I heard about
Hundreds of AU by seeing one of their t-shirt at the "Cry me a River" fest 2019. The shirt design was a drawing of a planet subtitled by "Fascism dies in space".
As I'm a huge fan of science fiction, I wanted to listen to that band and wanted to discover their universe. At that time only a Demo and their first album
Communication Link Re-Established were released.
Hundreds of AU is one of the multiple projects of Tom Schlatter. As far as I know, I remember that he was playing in
In first person (I have one copy left of the split with
Storm the Bastille if someone wants it) and in
The assistant. Two bands I listened to back in the day. I also realized that he was playing in more recent "screamo" bands like
What of us and
You and I. I don't know much about the other members excepting what "Discogs" is telling me (meaning : not much)
Last year the album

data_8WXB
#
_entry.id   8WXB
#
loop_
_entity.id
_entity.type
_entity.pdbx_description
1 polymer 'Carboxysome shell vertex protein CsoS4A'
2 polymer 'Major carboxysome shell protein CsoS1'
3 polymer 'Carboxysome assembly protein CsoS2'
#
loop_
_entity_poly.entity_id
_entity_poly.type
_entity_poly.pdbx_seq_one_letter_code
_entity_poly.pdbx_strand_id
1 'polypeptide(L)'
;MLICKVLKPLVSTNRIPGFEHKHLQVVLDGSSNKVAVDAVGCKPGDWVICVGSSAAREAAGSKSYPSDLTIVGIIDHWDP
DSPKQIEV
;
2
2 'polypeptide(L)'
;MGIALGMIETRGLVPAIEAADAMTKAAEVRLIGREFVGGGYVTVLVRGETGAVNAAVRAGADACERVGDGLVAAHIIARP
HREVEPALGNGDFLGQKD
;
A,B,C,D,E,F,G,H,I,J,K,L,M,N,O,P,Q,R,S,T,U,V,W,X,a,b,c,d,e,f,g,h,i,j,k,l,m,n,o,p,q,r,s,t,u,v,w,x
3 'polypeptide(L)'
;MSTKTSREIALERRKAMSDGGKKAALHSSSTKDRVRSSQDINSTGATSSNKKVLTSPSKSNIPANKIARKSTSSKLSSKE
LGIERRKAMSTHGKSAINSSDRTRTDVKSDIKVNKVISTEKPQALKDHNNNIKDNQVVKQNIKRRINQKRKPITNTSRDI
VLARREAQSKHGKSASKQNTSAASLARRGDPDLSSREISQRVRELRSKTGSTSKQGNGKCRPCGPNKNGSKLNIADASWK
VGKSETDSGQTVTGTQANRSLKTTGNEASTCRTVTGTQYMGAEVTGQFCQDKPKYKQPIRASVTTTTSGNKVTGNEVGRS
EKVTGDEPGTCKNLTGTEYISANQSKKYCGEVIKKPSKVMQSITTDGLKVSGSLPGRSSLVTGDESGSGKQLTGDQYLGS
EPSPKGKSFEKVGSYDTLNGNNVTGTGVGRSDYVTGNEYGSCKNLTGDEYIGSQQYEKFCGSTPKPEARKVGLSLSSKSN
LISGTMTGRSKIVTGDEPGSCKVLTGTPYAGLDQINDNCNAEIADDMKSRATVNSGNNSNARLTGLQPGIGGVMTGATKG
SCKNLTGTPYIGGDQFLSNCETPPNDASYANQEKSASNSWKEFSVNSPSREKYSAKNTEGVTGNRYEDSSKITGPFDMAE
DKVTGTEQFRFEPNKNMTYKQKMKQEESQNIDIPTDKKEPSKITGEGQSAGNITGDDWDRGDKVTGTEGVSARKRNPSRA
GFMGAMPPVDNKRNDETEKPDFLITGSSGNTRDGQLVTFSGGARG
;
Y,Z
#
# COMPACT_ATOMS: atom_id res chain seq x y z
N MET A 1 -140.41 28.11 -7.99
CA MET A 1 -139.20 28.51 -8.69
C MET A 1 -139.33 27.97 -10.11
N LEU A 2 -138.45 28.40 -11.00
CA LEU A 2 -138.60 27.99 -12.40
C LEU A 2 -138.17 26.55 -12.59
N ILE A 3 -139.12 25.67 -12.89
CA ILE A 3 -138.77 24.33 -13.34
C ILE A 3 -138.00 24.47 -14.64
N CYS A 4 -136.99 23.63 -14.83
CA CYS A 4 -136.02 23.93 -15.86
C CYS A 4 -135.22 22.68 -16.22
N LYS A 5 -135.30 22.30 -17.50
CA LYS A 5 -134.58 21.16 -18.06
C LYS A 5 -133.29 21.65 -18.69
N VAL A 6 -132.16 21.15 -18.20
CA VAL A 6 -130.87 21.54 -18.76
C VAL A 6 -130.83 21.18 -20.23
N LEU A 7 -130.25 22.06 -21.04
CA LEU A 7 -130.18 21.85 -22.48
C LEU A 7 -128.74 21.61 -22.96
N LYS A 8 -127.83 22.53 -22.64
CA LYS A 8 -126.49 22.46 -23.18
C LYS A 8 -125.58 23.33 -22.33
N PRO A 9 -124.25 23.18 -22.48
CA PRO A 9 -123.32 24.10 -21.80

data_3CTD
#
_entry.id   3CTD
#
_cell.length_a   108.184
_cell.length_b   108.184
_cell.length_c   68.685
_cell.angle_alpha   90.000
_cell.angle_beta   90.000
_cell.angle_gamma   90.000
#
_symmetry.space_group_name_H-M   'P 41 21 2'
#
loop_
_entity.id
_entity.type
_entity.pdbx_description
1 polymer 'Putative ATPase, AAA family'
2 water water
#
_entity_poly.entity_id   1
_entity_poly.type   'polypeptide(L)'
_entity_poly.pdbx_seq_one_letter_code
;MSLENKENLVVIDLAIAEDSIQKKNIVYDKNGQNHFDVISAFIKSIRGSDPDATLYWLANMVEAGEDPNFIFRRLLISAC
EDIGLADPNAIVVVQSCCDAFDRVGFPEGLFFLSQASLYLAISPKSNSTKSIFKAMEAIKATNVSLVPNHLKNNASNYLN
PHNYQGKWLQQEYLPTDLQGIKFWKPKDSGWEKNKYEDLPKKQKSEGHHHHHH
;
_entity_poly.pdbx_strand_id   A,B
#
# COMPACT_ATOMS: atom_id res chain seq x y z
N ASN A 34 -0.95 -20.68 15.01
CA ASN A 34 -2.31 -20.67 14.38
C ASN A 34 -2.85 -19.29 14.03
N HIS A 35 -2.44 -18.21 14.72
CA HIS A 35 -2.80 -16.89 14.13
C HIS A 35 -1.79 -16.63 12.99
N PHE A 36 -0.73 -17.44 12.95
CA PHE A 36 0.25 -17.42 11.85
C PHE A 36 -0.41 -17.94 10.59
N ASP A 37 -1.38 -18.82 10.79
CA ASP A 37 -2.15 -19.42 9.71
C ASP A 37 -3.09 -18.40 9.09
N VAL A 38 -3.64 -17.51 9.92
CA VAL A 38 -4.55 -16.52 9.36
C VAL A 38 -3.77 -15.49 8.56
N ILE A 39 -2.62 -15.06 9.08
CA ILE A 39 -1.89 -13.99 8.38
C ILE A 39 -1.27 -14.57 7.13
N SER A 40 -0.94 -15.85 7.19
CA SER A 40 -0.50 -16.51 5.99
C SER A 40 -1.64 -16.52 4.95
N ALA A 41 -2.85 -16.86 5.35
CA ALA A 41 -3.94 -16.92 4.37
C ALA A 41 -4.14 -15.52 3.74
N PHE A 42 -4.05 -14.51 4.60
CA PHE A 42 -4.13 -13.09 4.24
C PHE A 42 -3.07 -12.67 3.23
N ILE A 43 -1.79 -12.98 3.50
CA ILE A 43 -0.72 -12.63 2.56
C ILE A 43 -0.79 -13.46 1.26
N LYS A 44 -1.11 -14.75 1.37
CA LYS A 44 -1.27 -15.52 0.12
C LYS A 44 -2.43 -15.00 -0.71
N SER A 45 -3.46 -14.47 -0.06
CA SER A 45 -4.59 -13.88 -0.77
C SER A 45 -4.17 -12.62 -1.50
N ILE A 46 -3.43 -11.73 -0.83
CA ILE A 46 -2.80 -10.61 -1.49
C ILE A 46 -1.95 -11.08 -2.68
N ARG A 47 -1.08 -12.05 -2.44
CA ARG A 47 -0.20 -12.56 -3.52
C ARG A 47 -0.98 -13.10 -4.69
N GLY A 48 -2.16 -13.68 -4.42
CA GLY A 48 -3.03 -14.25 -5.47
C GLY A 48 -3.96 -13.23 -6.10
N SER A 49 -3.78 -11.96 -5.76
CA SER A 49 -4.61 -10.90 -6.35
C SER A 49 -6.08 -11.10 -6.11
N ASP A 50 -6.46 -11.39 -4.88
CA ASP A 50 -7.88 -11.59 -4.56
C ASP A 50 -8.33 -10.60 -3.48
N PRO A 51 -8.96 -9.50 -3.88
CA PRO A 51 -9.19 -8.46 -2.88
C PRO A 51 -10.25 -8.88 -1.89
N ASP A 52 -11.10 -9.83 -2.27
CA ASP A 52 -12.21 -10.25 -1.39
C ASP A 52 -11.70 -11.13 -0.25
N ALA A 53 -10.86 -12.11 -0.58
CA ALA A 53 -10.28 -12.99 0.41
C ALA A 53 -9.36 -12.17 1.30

Mission Priorities on Launch was released by the band and it is, in my opinion, one of the best screamo album of 2019. When I say screamo I think that
Hundred of AU has some hardcore in it too. I know that I'm not good at all to describe music or in "FFO" but sometimes
Hundreds of AU reminds me a lot of "Trainwreck" which is one of my favorite band ever.
Hundreds of AU took the time to answer a couple of my questions. Thanks to them for taking the time to do it and I hope you will enjoy reading it.
They built their time machine on
Fear and control
No regard for life after birth
No regard for dignity
False medal Of moral strength
This was never about life
This was always about control
Reproductive rights are human rights, not political currency.
I first believed that the AU in Hundreds of AU means "alternate universe". I then realized that it means "Astronomical Units". Looking at your records artworks (Communications Link Re-establish and the 2017 demo) it seems pretty obvious that you were inspired by science fiction, speaking of that :